Moving house is tricky and moving a small family to another country is even trickier. Throw in a lot of computer gear you can't afford to sell or just plain don't have time to get rid of then it becomes an expensive experiment when you're already shelling out many many dollars just to relocate. Here are a few ways I got my gear over to the UK and up and running. From shipping, customs forms, taxes, to actually getting the right cables, hope this helps any weary ex-pats.

This is how I did it but shipping rates and policy change all the time. So make sure and check everything out before you throw your machine in a box and send it thousands of miles away. At the time of writing this, I have been using the below mentioned cables and methods for the last 4 months and have had no problems. Even so, if you choose to go this same route proceed with caution. What works for me may not work for you. Ok, disclaimer over. First things first, getting your equipment there.

Shipping.

I didn't want to mess around with duct taping a box together and wrapping it up in bubble wrap so I had it professionally packaged. So, I paid someone else to wrap it in bubble wrap and tape it up. Well, it wasn't quite that easy and it only set me back about $50 to have both my tower and monitor wrapped up. I had this done at Box Brothers in San Francisco.

I did some research and found that no one was really happy with UPS, FedEx or USPS. Surprise, surprise. UPS and FedEx were quoting me around $500-$600 for each piece but their insurance was a lot better. Well, dropping another $1200 (which is half the cost of shipping everything else we own) did not appeal to me all that much. I ended up going with USPS with my tower costing $185 and monitor $102 to ship. As the saying goes, you get what you pay for. The monitor arrived in perfect condition but the tower had taken a hit. A perfectly executed nosedive squashed the front top handle down about 1/4 of an inch and separated it from the side.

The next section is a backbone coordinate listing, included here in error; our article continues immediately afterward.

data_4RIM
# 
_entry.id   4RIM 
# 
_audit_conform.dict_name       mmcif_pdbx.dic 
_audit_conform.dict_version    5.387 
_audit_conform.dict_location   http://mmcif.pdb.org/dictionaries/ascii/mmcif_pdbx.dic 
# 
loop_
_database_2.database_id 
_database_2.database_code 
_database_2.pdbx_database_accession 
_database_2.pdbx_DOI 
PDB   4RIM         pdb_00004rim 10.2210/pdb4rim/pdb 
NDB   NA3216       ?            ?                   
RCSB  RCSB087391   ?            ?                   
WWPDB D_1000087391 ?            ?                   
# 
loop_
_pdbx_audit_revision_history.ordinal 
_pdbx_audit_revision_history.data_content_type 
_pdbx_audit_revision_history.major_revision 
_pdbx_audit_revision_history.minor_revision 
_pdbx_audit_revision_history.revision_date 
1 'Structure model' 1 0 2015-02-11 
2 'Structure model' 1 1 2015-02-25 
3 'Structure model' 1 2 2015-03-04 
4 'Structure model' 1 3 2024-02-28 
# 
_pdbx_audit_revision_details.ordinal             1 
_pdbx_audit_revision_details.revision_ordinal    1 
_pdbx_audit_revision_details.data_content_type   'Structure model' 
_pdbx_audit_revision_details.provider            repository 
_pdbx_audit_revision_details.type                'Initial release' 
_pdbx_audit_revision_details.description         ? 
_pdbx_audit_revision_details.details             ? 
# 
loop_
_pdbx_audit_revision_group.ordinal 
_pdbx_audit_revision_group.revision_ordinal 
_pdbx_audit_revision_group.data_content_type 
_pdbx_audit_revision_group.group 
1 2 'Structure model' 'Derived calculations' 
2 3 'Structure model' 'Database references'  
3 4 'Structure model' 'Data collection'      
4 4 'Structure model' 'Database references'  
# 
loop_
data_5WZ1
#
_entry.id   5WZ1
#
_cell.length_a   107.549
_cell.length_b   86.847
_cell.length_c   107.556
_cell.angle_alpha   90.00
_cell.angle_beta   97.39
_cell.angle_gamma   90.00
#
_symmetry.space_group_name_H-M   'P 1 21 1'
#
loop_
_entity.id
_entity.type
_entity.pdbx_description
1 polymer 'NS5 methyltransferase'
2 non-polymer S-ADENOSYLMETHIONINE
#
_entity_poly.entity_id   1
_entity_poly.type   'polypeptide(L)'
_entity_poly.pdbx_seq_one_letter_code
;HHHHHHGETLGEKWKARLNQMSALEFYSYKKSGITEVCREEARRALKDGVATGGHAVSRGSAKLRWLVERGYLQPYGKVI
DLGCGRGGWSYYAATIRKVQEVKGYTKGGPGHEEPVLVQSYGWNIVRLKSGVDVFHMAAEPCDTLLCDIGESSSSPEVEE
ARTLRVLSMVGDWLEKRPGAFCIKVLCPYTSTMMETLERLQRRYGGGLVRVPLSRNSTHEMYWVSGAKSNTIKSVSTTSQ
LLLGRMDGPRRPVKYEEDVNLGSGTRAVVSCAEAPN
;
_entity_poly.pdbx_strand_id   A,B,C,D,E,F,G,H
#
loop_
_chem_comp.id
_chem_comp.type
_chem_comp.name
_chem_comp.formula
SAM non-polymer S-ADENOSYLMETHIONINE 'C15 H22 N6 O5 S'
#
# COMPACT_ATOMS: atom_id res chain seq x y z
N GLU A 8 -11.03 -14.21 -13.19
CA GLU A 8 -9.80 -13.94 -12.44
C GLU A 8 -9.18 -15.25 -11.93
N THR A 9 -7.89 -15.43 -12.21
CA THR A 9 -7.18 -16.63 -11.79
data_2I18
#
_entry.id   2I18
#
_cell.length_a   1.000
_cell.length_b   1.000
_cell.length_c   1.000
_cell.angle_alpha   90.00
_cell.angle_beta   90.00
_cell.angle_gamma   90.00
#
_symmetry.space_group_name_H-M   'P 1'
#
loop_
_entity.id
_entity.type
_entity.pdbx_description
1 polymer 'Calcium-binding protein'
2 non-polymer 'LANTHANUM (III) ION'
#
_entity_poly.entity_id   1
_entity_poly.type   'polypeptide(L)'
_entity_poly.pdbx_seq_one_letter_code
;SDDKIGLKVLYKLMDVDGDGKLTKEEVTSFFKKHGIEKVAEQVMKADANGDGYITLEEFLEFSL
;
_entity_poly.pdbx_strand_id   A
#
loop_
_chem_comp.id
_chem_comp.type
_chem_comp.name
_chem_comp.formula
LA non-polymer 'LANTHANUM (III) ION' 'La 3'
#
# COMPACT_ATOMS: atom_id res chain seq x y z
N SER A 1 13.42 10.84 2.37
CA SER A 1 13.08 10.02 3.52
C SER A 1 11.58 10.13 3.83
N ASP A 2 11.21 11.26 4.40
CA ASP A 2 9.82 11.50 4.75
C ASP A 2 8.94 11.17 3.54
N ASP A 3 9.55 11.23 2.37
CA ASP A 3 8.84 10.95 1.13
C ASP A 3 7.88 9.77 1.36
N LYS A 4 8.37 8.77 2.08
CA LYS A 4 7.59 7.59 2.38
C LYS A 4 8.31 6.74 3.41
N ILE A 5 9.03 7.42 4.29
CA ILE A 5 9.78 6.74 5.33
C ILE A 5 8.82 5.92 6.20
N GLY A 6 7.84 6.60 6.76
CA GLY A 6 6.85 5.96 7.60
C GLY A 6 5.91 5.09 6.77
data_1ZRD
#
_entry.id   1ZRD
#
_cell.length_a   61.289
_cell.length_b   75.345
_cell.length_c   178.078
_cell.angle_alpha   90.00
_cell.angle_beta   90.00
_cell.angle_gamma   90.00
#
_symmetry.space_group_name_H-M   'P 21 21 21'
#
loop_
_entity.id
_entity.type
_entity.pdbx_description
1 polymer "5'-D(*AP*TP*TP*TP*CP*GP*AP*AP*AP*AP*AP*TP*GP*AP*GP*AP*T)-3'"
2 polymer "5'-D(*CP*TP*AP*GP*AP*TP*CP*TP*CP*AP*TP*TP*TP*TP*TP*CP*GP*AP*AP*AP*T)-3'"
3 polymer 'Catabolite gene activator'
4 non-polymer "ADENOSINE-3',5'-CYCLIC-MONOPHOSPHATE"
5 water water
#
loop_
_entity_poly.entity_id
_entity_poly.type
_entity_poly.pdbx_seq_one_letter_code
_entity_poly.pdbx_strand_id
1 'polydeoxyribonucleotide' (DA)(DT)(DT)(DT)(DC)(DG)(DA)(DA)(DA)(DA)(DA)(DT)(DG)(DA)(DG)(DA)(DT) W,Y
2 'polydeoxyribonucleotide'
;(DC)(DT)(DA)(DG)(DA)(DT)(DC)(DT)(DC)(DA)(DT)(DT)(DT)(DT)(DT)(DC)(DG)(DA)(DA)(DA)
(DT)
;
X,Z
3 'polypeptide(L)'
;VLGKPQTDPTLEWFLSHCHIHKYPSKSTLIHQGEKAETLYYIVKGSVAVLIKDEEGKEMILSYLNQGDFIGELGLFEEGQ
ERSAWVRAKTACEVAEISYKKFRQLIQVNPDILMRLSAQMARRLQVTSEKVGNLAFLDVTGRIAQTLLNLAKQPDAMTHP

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It runs ok now, but don't think I've got much resale value now. 

It took about 3 weeks for each package to arrive and when it did they were held until I paid VAT. Which is basically like sales tax and I shouldn't have had to pay it, but I didn't know this at the time. I had to pay around £580 ($950) for both packages to be released because they thought I had bought them new in the US and shipped them over. Make sure to fill out paper work before to help sort this out earlier. I was able to fill out the paper work after the fact and provide receipts to show I had owned the computer before moving to the UK.  I've been reimbursed for the tower but still waiting on the monitor's VAT refund. Here are the 2 forms that I had to fill out:

http://www.hmrc.gov.uk/forms/c3.pdf
http://www.hmrc.gov.uk/forms/bor286.pdf

 

Power.

I needed to find cables that could work for my tower, monitor, laptop, external hard drives and wall chargers for iPhones.  There's the apple way then there's the affordable way. 

Tower:
There is always the quick solution of just getting a UK plug adapter and just plugging in a US power strip. I didn't feel this was a great long term solution because it had my whole system relying on one crappy piece of adapter.  After some searching I found a three pronged "kettle" cord that had a UK plug from applemacparts.co.uk (Mac Pro Power Cable part number: B922-5950) which plugs directly into the back of my machine and monitor.  The US runs 120v and the UK runs 240v. Luckily Mac towers will automatically switch to what ever voltage is being used.

Laptops:
A brand new UK Apple power cable from the Apple store will run you £65 ($106) but you just need to replace the cord that runs from adapter to the wall. I found this figure-8 power cable from Advent Computers for £12 ($20). It may not look pretty but we have two laptops so spending another $211 seemed a little much just to plug our machines in with shinny power cords. 

 

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Hard drives:
The figure-8 power cable from Advent Computers worked on my power supply for my G-drives as well. Just unplug the US cord and throw this one in and you're ready to go. 

iPhone and iPad wall chargers:
Nothing too fancy about these. You can usually pick these up at any computer store or anywhere that sells smart phone accessories. It may not charge as fast but it works for me. I do recommend getting one with a light so you know there is juice going into it. UK plugs all have on/off switches. Defininetly sucks when you think you're phone is charging all night long only to find the plug switch was in the off position.

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Hope that helps and good luck.

 

Posted
AuthorJake Hawley